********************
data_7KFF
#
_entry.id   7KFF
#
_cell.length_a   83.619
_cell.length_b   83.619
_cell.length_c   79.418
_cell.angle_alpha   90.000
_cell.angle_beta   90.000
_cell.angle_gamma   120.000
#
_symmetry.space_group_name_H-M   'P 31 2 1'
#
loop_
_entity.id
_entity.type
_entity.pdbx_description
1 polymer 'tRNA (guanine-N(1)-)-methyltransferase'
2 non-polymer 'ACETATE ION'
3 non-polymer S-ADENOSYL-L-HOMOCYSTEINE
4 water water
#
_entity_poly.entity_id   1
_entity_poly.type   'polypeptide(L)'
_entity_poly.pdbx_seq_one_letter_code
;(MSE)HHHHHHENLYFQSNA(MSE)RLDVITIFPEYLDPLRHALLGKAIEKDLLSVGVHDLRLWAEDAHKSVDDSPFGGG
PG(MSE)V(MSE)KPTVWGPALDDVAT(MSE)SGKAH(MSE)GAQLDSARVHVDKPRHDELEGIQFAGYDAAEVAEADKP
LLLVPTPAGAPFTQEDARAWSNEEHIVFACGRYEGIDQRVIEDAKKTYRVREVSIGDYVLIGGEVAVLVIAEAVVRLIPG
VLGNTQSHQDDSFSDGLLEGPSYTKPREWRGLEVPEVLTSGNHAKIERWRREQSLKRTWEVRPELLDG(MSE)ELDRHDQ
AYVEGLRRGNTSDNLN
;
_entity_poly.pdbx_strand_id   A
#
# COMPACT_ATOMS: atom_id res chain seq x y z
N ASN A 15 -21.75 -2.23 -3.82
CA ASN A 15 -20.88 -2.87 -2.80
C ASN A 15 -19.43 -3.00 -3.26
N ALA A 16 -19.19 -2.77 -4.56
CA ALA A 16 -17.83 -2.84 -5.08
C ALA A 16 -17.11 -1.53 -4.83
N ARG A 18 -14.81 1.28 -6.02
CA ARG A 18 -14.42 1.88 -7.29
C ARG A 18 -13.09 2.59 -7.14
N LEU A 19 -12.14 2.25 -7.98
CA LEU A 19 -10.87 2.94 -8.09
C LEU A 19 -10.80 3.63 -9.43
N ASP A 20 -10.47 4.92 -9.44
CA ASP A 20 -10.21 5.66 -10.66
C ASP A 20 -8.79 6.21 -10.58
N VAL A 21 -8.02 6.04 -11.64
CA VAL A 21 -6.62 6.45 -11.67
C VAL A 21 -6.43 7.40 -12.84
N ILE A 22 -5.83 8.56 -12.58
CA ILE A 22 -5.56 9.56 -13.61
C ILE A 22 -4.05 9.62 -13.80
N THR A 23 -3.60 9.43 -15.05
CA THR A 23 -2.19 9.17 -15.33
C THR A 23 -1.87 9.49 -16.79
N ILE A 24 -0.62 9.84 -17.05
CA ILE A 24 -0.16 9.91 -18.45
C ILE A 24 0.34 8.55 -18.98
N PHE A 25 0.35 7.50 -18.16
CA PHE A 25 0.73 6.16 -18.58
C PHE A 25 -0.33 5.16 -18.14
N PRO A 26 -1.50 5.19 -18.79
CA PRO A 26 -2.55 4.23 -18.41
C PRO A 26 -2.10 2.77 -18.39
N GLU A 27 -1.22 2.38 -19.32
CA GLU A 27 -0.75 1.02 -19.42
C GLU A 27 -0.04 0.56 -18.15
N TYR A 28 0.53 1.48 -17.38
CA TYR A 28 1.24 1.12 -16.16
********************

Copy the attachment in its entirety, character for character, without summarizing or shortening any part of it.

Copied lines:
data_7KFF
#
_entry.id   7KFF
#
_cell.length_a   83.619
_cell.length_b   83.619
_cell.length_c   79.418
_cell.angle_alpha   90.000
_cell.angle_beta   90.000
_cell.angle_gamma   120.000
#
_symmetry.space_group_name_H-M   'P 31 2 1'
#
loop_
_entity.id
_entity.type
_entity.pdbx_description
1 polymer 'tRNA (guanine-N(1)-)-methyltransferase'
2 non-polymer 'ACETATE ION'
3 non-polymer S-ADENOSYL-L-HOMOCYSTEINE
4 water water
#
_entity_poly.entity_id   1
_entity_poly.type   'polypeptide(L)'
_entity_poly.pdbx_seq_one_letter_code
;(MSE)HHHHHHENLYFQSNA(MSE)RLDVITIFPEYLDPLRHALLGKAIEKDLLSVGVHDLRLWAEDAHKSVDDSPFGGG
PG(MSE)V(MSE)KPTVWGPALDDVAT(MSE)SGKAH(MSE)GAQLDSARVHVDKPRHDELEGIQFAGYDAAEVAEADKP
LLLVPTPAGAPFTQEDARAWSNEEHIVFACGRYEGIDQRVIEDAKKTYRVREVSIGDYVLIGGEVAVLVIAEAVVRLIPG
VLGNTQSHQDDSFSDGLLEGPSYTKPREWRGLEVPEVLTSGNHAKIERWRREQSLKRTWEVRPELLDG(MSE)ELDRHDQ
AYVEGLRRGNTSDNLN
;
_entity_poly.pdbx_strand_id   A
#
# COMPACT_ATOMS: atom_id res chain seq x y z
N ASN A 15 -21.75 -2.23 -3.82
CA ASN A 15 -20.88 -2.87 -2.80
C ASN A 15 -19.43 -3.00 -3.26
N ALA A 16 -19.19 -2.77 -4.56
CA ALA A 16 -17.83 -2.84 -5.08
C ALA A 16 -17.11 -1.53 -4.83
N ARG A 18 -14.81 1.28 -6.02
CA ARG A 18 -14.42 1.88 -7.29
C ARG A 18 -13.09 2.59 -7.14
N LEU A 19 -12.14 2.25 -7.98
CA LEU A 19 -10.87 2.94 -8.09
C LEU A 19 -10.80 3.63 -9.43
N ASP A 20 -10.47 4.92 -9.44
CA ASP A 20 -10.21 5.66 -10.66
C ASP A 20 -8.79 6.21 -10.58
N VAL A 21 -8.02 6.04 -11.64
CA VAL A 21 -6.62 6.45 -11.67
C VAL A 21 -6.43 7.40 -12.84
N ILE A 22 -5.83 8.56 -12.58
CA ILE A 22 -5.56 9.56 -13.61
C ILE A 22 -4.05 9.62 -13.80
N THR A 23 -3.60 9.43 -15.05
CA THR A 23 -2.19 9.17 -15.33
C THR A 23 -1.87 9.49 -16.79
N ILE A 24 -0.62 9.84 -17.05
CA ILE A 24 -0.16 9.91 -18.45
C ILE A 24 0.34 8.55 -18.98
N PHE A 25 0.35 7.50 -18.16
CA PHE A 25 0.73 6.16 -18.58
C PHE A 25 -0.33 5.16 -18.14
N PRO A 26 -1.50 5.19 -18.79
CA PRO A 26 -2.55 4.23 -18.41
C PRO A 26 -2.10 2.77 -18.39
N GLU A 27 -1.22 2.38 -19.32
CA GLU A 27 -0.75 1.02 -19.42
C GLU A 27 -0.04 0.56 -18.15
N TYR A 28 0.53 1.48 -17.38
CA TYR A 28 1.24 1.12 -16.16